5 Rules You Should Know About Rigging Safety

March 18, 2022

Rigging is a common operation on many job sites, but it’s also a dangerous business if not done right. At LGH, we take safety seriously, and we hope you do. This won’t cover everything you need to know about rigging, and it isn’t a substitute for proper training. However, below, you will find five basic rules intended to help you reduce hazards during your next rigging project.

Determine the Weight of the Load

The first step in safe rigging practice is to determine the weight of the load to be rigged and lifted. Knowing the weight of the load is important so you can compare it to the rated capacities of the lifting and rigging equipment you are using. In some cases, it may be obvious that the load is too light to exceed equipment capacities. Other times, it may be questionable if the load can be lifted safely. It’s during these times that you will need to establish the weight of the load so it can be compared to the rated capacities of the lifting or rigging equipment. Product specifications, including weight, are often provided or can be acquired from the manufacturer or supplier. Certain products may require you to do simple calculations to determine the weight.

Determine Proper Hitch Based on Load Type

There are three basic types of hitches: a vertical hitch, a choker hitch, and a basket hitch. Selecting the right hitch to support the load is a critical part of safe rigging. For example, a single choker hitch would not fully support a stack of loose pipes. When the lift starts, the sling would tighten around the sides and bottom of the stack but remain loose on top, leaving the potential for pipes on top of the stack to fall. A 2-sling double wrap choker hitch or a 2-sling double wrap basket hitch would be a much safer choice since it would tightly secure all the pipe for lifting.

Select the Right Sling Based on Load Type

There are a few factors to consider when choosing the right sling-type for your load. Will the sling keep the load secure and stable? Is the sling compatible with the rigging hardware and hitch you have selected? Is the rated capacity of the sling fitting for the load weight? There are several types of slings, each with their pros and cons and varying rated capacities. Some of the most frequently used are synthetic web slings, synthetic round slings, wire rope slings, and steel chain slings. Understanding which sling is the best for your load type is another crucial part of rigging safety.

Select the Right Hardware for the Load

Selecting the right hardware for each specific rigging application is just as important as selecting the right hitches and slings. There are several types of hardware, but the selection process is the same for some of them, including hooks, shackles, and eyebolts. That’s because these are rated based on in-line loading. Be aware, however, that the rated capacity changes when angles are involved. When selecting hardware for a particular rigging application, ask yourself: Could this hardware damage the equipment that is being lifted? Is this hardware compatible with the sling? Is this hardware designed to be strong enough to perform the work safely and lift the load securely?

Pay Close Attention to Detail

Before and during a lift, several steps require special attention to detail to ensure that the lift can be completed safely.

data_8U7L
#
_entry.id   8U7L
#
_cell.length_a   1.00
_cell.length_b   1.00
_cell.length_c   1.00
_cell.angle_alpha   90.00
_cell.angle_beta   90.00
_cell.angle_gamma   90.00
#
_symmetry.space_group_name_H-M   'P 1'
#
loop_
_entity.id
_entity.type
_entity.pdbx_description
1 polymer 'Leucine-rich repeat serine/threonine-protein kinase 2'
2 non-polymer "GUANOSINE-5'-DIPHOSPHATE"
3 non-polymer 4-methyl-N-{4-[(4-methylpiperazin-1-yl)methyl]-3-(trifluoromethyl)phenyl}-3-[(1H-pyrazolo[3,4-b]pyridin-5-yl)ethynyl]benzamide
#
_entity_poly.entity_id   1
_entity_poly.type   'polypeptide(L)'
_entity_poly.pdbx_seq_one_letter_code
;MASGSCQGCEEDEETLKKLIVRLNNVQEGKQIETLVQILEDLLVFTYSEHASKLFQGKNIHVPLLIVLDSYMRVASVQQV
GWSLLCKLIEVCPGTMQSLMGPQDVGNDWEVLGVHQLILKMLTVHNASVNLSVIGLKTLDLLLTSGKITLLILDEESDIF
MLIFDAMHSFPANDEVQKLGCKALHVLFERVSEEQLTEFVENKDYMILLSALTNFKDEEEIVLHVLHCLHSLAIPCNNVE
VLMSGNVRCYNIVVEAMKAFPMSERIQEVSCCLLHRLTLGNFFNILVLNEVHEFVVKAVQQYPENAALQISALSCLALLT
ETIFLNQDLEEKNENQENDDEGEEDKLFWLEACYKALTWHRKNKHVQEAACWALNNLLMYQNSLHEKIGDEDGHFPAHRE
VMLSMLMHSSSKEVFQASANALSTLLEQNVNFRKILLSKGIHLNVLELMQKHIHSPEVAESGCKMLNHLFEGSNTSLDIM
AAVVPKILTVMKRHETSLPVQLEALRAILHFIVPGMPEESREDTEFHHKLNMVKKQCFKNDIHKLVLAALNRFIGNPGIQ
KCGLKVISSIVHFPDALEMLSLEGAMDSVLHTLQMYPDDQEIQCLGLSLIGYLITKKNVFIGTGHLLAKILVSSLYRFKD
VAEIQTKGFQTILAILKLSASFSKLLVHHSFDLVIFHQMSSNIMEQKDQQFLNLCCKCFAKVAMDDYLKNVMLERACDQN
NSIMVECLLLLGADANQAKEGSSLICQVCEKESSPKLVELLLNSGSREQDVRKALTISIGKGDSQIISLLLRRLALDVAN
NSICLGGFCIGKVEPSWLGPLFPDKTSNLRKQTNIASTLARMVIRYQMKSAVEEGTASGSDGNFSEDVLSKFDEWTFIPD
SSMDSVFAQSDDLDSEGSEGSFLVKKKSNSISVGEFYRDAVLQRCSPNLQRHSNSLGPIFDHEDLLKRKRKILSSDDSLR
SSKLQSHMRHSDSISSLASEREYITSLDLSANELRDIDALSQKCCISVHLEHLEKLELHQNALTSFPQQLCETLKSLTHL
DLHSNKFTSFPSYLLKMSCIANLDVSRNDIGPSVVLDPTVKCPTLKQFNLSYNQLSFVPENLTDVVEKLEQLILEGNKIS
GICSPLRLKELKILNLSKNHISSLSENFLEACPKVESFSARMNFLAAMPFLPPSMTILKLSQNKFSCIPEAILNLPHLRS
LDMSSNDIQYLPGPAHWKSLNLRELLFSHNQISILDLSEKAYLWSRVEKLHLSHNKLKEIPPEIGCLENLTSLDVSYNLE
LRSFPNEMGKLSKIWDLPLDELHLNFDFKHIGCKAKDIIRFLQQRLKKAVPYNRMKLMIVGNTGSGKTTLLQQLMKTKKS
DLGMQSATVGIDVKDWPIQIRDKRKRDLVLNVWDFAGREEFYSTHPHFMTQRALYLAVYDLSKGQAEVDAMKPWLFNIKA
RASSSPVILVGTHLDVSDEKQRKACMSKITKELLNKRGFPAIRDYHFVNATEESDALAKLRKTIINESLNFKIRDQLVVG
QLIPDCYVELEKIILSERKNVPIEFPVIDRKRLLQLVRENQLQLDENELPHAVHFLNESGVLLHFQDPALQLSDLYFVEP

1. Attach tag lines to the load to keep it from swinging out of control during the lift. Use as many tag lines and trained tag line operators as necessary to safely control the load.
  2. Check for obstructions in the path of a moving load. Consider where the load needs to be delivered in relation to where it is being lifted, then look for any obstructions that could hinder the moving load. If you discover a possible obstruction, communicate with your operator to ensure they are aware of it and have chosen a safe path for the load to travel.
  3. Clear the area of workers not associated with the lift. Establish a signal for workers in the area so they will know when the lift is about to occur. Ensure they know to stay clear of the lift area and path of travel until the lift is completed.
  4. Establish communication with your operator. Be sure that a form of communication is established between the rigger and the operator. Ensure they are both familiar with the same verbal and hand signals in case vital information needs to be quickly relayed during the lift.
  5. Test the load. Once you have secured the area and completed the necessary rigging, have your operator slowly raise the load a few inches at a time. During this test, you can observe how the rigging equipment is performing and if the rigging has been properly placed in the load’s center of gravity. If you notice any issues or are unsure whether the load can be lifted safely, signal the operator to set the load back down and re-rig it before testing again.

For any questions regarding selecting the right rigging equipment for your next project, please reach out to your local representative or give us a call at 800-878-7305 to speak with one of our rental specialists.

Editor's Note: Scranton Gillette Communications and the SGC Infrastructure Group are not liable for the accuracy, efficacy and validity of the claims made in this piece. The views expressed in this content do not reflect the position of the Roads & Bridges' Editorial Team.

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